Exploring your Options – Working out the best fit

Written by Rebecca Schmidt-Lachlan, Altered Abilities

Thank you for joining me for the 3rd instalment of my blog series, for those who have just taken a look now…. I suffered a brain stem stroke that left me in a pretty bad way. You can read more about my journey in Advocacy in Hospital and Advocacy during Rehabilitation.

Learning it’s time to leave

At a certain point, the inevitable day comes where you are told it is time to go home. ‘Are you serious?’ was all I could get out at the time. There had been previous discussions alluding to my time in hospital coming to an end but now it was here I was ecstatic.  Seven and a half months made each new day seem like ground hog day and I couldn’t believe it actually had come to an end. It gave me time to pack up all my clothes and toiletries along with all the different types of wonderful arm splints I had accumulated along the way, my awesome motivational sign had been lost after leaving Prince of Wales Hospital but I still had my Melbourne Storm blanket that had made it from the very beginning.  

It also allowed that extra time to say goodbye to the friends made during my stay (both staff and other patients). Organising gifts for those people that had supported me in the recovery journey was an important part of getting ready to leave. Each person had given me a new perspective and coping skill that I would always be grateful for. It wasn’t important whether it came from a store or was hand-made, the main thing is it came from the heart and expressed gratitude to the people who helped me make progress.

This was the point I started thinking of what life will look like at home. So much had changed although being wrapped up in cotton wool forever didn’t sound like my cup of tea. Sure, a little extra help might be needed at the beginning but at the same time I would like the chance to challenge myself and improve. It was important to express my expectations for the type of assistance I would like once back in familiar environments. This gave a clear message to myself of where I wanted to be while helping the supports around me to understand where assistance may be required.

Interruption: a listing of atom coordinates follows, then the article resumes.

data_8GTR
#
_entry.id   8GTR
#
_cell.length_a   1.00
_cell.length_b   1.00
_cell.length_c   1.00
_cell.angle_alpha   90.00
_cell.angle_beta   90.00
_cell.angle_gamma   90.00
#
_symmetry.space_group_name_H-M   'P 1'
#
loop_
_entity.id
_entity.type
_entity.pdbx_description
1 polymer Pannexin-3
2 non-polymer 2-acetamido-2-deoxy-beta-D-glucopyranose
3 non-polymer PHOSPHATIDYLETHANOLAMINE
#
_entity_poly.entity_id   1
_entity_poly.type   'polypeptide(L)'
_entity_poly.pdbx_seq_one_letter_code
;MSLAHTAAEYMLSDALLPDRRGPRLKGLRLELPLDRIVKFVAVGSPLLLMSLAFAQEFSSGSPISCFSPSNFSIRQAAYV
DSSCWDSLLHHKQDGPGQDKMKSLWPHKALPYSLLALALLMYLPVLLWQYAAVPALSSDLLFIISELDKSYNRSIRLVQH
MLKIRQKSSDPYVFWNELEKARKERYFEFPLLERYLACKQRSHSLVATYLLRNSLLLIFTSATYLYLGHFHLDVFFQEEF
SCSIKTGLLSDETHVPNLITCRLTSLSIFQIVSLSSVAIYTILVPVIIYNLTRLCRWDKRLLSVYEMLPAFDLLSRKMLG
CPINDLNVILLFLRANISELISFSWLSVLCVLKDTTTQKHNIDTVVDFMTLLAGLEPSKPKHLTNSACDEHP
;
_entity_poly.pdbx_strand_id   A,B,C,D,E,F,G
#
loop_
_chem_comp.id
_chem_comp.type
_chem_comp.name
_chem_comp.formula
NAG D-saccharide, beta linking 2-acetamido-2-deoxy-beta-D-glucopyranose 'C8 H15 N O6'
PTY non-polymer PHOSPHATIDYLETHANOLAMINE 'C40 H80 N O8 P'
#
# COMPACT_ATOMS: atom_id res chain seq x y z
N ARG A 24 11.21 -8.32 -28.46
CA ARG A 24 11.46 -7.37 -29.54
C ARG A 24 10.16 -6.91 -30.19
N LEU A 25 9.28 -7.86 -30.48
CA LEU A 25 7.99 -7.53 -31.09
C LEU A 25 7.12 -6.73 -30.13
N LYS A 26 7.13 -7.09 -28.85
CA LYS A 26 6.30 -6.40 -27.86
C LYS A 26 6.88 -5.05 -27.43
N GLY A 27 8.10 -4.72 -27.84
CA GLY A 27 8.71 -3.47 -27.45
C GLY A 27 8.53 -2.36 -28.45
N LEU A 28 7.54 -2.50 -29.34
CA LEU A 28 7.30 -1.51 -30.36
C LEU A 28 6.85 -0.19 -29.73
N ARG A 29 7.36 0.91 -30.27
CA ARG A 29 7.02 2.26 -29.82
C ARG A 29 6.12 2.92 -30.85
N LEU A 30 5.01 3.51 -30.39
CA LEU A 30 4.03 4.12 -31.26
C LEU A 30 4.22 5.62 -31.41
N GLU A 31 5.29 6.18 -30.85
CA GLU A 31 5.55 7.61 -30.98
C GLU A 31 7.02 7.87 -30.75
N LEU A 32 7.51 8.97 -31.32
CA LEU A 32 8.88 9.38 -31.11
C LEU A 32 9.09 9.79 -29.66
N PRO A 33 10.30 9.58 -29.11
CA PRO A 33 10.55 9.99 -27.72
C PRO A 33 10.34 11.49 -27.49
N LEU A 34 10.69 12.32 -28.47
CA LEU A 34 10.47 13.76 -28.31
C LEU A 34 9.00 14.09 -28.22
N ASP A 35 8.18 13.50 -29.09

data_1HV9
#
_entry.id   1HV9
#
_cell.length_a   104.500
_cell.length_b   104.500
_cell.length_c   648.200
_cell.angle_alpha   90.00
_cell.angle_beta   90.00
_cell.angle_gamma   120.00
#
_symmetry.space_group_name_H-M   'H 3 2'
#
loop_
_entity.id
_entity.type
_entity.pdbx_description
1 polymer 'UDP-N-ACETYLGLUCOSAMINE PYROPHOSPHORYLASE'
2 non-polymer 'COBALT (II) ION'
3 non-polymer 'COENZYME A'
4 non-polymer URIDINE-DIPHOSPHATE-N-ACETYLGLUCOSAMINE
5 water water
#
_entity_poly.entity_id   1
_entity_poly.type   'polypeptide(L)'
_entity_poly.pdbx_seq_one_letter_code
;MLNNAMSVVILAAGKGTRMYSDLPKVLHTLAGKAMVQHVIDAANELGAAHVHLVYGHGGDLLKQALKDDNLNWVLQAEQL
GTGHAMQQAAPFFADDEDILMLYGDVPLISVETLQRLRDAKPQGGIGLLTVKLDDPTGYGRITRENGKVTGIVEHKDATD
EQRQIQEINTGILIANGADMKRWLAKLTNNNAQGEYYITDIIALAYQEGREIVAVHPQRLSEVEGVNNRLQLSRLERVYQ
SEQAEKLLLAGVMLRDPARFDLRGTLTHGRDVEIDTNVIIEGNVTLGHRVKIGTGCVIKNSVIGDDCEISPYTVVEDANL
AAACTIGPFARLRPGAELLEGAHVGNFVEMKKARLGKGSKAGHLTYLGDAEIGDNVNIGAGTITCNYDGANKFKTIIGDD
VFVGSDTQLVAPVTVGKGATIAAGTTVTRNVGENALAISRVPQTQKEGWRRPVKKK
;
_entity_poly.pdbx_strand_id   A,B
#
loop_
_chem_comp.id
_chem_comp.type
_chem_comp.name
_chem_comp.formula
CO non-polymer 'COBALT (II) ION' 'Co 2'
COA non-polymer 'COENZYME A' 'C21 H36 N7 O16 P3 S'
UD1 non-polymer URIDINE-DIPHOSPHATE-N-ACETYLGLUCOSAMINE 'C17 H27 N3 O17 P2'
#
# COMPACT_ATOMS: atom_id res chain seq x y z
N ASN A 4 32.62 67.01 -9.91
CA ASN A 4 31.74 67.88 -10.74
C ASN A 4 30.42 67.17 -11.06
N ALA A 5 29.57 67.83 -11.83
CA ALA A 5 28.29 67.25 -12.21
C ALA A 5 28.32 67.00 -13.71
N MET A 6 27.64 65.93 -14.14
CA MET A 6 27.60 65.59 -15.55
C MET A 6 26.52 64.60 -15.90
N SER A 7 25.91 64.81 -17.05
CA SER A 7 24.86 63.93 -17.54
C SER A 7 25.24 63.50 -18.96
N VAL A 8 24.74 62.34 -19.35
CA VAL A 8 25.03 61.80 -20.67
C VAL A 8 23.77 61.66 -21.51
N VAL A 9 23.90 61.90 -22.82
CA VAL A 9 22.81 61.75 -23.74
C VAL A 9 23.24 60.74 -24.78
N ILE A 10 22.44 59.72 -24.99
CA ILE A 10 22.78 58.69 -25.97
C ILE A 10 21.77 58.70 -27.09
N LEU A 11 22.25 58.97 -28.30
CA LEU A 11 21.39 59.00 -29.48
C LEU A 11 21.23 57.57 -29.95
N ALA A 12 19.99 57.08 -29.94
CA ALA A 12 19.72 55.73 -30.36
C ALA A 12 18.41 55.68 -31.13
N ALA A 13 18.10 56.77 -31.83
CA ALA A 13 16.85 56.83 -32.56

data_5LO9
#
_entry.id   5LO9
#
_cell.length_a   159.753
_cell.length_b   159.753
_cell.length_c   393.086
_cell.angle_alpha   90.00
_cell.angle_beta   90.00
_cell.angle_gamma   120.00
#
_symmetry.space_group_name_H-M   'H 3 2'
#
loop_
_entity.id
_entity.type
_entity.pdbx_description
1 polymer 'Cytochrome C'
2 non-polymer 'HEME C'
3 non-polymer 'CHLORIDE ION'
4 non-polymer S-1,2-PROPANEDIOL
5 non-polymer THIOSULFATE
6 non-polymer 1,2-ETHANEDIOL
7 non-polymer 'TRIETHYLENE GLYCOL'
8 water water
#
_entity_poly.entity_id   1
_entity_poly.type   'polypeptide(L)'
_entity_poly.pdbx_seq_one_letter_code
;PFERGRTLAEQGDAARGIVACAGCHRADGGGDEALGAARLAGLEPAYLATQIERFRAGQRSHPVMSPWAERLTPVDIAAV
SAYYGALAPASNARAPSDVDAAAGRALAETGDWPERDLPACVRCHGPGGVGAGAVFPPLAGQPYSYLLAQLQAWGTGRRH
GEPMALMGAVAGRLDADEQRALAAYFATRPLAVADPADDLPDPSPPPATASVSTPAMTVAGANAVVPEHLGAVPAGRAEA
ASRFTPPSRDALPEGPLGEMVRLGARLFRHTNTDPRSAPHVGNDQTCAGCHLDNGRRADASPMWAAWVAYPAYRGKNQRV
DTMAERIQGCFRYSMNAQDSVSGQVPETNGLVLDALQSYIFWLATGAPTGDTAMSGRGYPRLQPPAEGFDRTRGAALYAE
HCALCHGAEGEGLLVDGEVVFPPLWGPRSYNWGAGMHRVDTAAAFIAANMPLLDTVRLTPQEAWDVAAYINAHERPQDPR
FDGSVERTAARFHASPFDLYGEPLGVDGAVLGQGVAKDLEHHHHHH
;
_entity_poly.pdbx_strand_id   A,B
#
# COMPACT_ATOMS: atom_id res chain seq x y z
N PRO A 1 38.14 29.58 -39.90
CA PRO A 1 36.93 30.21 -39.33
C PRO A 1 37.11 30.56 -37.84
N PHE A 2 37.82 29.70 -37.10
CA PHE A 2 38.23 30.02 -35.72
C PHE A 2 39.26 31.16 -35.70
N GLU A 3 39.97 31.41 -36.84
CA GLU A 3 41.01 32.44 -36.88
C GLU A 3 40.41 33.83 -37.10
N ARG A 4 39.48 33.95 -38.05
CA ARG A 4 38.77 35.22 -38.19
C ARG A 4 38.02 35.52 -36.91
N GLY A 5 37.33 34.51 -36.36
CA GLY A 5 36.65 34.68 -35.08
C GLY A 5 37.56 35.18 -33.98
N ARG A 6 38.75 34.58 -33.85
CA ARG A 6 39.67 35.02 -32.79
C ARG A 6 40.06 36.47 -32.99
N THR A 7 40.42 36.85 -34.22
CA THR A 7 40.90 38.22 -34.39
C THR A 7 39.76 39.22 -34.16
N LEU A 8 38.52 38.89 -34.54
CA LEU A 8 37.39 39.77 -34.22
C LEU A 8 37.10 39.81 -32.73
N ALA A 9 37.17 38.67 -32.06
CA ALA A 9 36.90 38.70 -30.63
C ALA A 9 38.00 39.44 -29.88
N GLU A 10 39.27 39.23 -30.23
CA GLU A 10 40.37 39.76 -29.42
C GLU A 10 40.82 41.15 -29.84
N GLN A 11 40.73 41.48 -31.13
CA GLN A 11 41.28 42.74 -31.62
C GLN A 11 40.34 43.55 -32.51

Sourcing the right services for you

Making my way around the various departments used each day, I asked if there were any Outpatient Services available in Physiotherapy, Occupational Therapy, Speech Therapy and Hydrotherapy. Each type of therapy was relevant to helping me get back to the level desired. Physiotherapy would aid with my mobility; Occupational Therapy provided the life skills for everyday tasks. While my written skills were still great although a little shaky, Speech Therapy would help the control of my verbal expression and the voice levels needed a bit of work. Hydrotherapy was a fun way to socialise and get used to different movements in an environment where it didn’t hurt when I fell. That was a massive bonus, there had been a few spills along the way and it gave me that extra layer of security to know the worst that could happen was a little water up my nose.